The European Union (EU) has been accused of aiding and abetting the commission of human rights violations against migrants by supporting and training the Libyan coastguard that stops and detains migrants, according to Chaloka Beyani, an investigator for a UN mission. Beyani stated that the EU has provided funding to Libyan border management programs via the Italian government, and support and training to the Libyan coastguard, which returns migrants to detention centers. The UN fact-finding mission reported that crimes against humanity were committed against migrants in these centers.
The final report, which examined abuses by all sides in Libya, said that evidence of war crimes and crimes against humanity would be sent to the International Criminal Court. The abuses investigated by the mission were primarily connected to the consolidation of power and wealth by militias and other state-affiliated groups, which led to trafficking, enslavement, forced labor, imprisonment, extortion, and smuggling of migrants, generating significant revenue for individuals, groups, and state institutions.
The situation in Libya remains fragile since a 2011 NATO-backed uprising, and warring eastern and western factions have split the country since 2014. Though major fighting ended in 2020, little progress has been made towards a political solution, and armed factions dominate the ground. Libyan authorities have previously denied systematic abuse of migrants.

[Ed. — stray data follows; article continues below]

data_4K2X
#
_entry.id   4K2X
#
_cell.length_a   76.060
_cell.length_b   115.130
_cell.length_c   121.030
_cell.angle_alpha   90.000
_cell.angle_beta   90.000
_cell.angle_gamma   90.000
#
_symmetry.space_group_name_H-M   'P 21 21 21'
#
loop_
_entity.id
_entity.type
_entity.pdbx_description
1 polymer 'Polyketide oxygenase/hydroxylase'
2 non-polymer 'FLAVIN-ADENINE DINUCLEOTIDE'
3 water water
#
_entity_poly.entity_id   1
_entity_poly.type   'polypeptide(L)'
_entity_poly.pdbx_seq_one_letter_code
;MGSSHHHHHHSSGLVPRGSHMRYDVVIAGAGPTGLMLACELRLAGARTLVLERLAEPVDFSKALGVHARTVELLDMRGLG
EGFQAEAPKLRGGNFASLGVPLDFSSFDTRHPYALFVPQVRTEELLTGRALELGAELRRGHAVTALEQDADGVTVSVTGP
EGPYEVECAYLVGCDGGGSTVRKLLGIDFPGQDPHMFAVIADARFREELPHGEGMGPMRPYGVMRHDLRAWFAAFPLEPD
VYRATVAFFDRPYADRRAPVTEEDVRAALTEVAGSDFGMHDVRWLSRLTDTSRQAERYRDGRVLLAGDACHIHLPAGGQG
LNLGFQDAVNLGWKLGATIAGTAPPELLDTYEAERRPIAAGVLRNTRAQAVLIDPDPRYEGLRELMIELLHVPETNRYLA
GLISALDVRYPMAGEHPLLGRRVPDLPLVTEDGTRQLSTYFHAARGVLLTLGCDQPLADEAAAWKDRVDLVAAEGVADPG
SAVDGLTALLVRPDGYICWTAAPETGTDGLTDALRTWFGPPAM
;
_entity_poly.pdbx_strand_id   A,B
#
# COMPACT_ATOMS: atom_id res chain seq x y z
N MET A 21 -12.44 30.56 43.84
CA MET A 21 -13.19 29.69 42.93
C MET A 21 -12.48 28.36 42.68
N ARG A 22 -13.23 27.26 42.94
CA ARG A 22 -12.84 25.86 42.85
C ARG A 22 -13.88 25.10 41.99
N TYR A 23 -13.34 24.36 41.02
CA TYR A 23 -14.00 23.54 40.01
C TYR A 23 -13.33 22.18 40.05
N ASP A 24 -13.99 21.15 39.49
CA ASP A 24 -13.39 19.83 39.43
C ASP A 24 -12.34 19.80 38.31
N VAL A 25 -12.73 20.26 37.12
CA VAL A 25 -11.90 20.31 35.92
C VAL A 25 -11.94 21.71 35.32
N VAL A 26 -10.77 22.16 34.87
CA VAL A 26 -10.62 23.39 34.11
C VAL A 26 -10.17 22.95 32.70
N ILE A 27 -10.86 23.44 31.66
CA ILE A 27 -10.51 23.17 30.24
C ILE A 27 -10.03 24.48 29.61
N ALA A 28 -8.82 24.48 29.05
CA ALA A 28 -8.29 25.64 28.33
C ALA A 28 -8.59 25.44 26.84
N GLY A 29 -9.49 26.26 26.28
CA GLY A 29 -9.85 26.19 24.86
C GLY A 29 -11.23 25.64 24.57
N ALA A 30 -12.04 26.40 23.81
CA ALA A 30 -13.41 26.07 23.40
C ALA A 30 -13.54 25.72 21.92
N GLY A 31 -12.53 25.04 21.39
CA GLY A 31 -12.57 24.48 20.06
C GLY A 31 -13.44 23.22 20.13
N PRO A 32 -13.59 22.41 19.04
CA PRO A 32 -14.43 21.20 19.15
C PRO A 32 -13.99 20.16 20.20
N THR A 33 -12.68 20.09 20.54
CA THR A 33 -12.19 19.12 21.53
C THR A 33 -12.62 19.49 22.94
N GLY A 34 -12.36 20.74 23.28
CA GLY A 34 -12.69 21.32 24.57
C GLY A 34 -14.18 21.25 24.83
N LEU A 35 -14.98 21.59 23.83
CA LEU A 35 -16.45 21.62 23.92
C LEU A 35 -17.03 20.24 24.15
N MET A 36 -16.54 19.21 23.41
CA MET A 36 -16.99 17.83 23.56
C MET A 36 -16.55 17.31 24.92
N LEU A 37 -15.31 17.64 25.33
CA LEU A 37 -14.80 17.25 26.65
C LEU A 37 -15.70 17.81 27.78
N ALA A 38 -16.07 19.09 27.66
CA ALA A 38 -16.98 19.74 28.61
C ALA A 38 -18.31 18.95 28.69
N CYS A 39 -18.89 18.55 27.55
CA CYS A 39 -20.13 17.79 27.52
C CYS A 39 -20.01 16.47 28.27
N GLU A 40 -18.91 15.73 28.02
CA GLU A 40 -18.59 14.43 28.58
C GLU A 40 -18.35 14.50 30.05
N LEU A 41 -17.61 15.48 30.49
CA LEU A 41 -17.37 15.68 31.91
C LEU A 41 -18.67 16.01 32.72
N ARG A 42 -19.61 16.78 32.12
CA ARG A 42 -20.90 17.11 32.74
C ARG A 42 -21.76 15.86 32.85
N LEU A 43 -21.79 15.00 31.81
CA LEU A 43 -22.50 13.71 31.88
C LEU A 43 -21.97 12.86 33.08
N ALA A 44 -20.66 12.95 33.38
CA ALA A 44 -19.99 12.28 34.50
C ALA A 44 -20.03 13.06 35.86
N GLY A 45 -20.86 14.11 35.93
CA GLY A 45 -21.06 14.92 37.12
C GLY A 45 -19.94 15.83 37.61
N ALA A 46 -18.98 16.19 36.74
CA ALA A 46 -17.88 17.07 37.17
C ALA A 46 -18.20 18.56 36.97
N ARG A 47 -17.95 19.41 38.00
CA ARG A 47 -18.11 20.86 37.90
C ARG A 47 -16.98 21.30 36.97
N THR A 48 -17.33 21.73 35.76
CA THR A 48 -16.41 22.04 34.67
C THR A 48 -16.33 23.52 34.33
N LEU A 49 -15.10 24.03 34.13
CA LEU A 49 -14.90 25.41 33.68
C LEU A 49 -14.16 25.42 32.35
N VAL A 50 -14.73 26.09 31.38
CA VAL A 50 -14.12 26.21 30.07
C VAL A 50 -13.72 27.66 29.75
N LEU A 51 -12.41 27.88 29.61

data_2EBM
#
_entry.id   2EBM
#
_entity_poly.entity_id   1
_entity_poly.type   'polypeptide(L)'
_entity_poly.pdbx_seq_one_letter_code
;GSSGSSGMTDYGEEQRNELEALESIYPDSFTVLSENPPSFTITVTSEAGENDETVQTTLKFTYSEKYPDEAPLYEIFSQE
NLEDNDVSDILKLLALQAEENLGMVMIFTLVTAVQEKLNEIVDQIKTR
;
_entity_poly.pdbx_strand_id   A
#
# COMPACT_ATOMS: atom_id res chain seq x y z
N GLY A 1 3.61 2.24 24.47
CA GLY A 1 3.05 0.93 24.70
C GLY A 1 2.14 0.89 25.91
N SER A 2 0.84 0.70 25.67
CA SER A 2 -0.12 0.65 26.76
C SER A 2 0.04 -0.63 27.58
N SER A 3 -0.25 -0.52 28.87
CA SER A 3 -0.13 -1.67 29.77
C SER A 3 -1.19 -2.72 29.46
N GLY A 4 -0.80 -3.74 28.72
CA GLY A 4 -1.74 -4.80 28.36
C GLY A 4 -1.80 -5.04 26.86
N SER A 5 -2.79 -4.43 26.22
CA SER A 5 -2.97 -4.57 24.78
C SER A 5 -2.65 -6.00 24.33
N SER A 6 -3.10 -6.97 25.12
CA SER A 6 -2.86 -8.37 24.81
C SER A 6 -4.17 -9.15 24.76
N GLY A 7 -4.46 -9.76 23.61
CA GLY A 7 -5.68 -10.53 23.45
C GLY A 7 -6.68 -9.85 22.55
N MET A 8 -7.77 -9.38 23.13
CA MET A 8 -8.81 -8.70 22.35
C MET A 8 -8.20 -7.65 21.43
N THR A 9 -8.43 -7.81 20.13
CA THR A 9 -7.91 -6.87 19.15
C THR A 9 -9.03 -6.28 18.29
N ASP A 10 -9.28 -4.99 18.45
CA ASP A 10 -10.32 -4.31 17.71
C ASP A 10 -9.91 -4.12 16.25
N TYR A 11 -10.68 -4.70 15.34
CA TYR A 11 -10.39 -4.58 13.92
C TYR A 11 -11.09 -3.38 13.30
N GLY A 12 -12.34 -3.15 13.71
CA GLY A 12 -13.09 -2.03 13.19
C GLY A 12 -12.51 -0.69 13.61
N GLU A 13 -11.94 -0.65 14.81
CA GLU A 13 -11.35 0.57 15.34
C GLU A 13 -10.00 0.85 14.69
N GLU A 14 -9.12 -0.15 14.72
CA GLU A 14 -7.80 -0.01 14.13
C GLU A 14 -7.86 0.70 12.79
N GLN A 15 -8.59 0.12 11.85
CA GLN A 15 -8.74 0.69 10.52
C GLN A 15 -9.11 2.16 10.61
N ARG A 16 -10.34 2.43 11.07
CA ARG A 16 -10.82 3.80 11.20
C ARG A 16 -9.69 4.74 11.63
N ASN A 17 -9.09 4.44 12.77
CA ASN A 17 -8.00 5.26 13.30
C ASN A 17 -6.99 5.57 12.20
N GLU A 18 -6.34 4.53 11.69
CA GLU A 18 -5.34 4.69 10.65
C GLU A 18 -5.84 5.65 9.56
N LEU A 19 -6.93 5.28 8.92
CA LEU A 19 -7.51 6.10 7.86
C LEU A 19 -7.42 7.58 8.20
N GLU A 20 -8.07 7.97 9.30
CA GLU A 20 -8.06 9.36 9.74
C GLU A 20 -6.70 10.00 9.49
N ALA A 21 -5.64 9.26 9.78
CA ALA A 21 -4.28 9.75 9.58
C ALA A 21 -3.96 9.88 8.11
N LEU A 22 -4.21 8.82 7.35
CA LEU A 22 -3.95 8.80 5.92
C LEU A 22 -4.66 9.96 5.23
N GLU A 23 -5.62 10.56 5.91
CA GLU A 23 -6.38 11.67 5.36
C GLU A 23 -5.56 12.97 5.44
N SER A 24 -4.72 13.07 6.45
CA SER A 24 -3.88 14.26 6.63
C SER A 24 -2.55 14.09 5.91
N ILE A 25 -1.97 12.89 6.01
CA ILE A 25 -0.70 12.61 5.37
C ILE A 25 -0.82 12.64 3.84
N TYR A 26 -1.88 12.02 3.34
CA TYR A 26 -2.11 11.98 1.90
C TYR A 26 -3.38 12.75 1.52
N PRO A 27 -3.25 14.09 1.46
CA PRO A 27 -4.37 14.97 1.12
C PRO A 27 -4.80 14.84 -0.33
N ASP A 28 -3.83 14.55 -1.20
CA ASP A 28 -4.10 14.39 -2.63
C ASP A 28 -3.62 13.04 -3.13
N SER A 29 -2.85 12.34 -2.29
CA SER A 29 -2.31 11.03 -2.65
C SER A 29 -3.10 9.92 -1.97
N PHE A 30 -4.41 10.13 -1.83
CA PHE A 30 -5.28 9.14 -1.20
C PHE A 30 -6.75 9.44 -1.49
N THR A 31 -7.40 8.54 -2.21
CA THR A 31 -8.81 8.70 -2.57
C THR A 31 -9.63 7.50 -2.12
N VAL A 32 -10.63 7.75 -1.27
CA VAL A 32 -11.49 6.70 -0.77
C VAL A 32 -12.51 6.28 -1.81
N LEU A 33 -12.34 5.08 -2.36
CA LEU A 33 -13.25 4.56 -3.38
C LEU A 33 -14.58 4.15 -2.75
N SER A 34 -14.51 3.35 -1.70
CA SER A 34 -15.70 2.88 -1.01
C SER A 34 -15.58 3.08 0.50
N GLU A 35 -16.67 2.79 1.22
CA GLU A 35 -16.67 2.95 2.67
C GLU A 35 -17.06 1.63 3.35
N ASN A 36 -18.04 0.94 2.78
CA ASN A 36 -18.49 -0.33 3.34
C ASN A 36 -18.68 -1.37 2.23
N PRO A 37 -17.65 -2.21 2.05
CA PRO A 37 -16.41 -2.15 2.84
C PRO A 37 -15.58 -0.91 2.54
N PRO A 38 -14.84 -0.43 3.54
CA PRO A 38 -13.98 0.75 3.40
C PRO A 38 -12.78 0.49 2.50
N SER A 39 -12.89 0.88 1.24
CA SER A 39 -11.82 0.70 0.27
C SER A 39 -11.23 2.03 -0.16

The EU has been criticized by human rights groups for its support of the Libyan coastguard, and the UN’s report has added to that criticism. Beyani clarified that the EU and its member states have not committed these crimes, but their support has aided and abetted their commission.
Peter Stano, lead spokesperson for EU external affairs, stated that the EU is providing assistance to help Libya improve their performance when it comes to search and rescue, with a focus on human rights. However, a European Commission spokesperson for migration did not respond to an email requesting comment.
The UN’s report sheds light on the abuses faced by the 670,000 migrants in Libya, who the report said faced “an abhorrent cycle of violence” from the moment smugglers took them into Libya and involving repeated detentions without judicial review. The report called for the immediate release of all migrants from detention centers in Libya.
The UN mission’s report serves as a stark reminder of the need for international support to address the human rights violations faced by migrants in Libya. The EU and its member states must reevaluate their support for the Libyan coastguard and ensure that they are not contributing to the commission of crimes against humanity.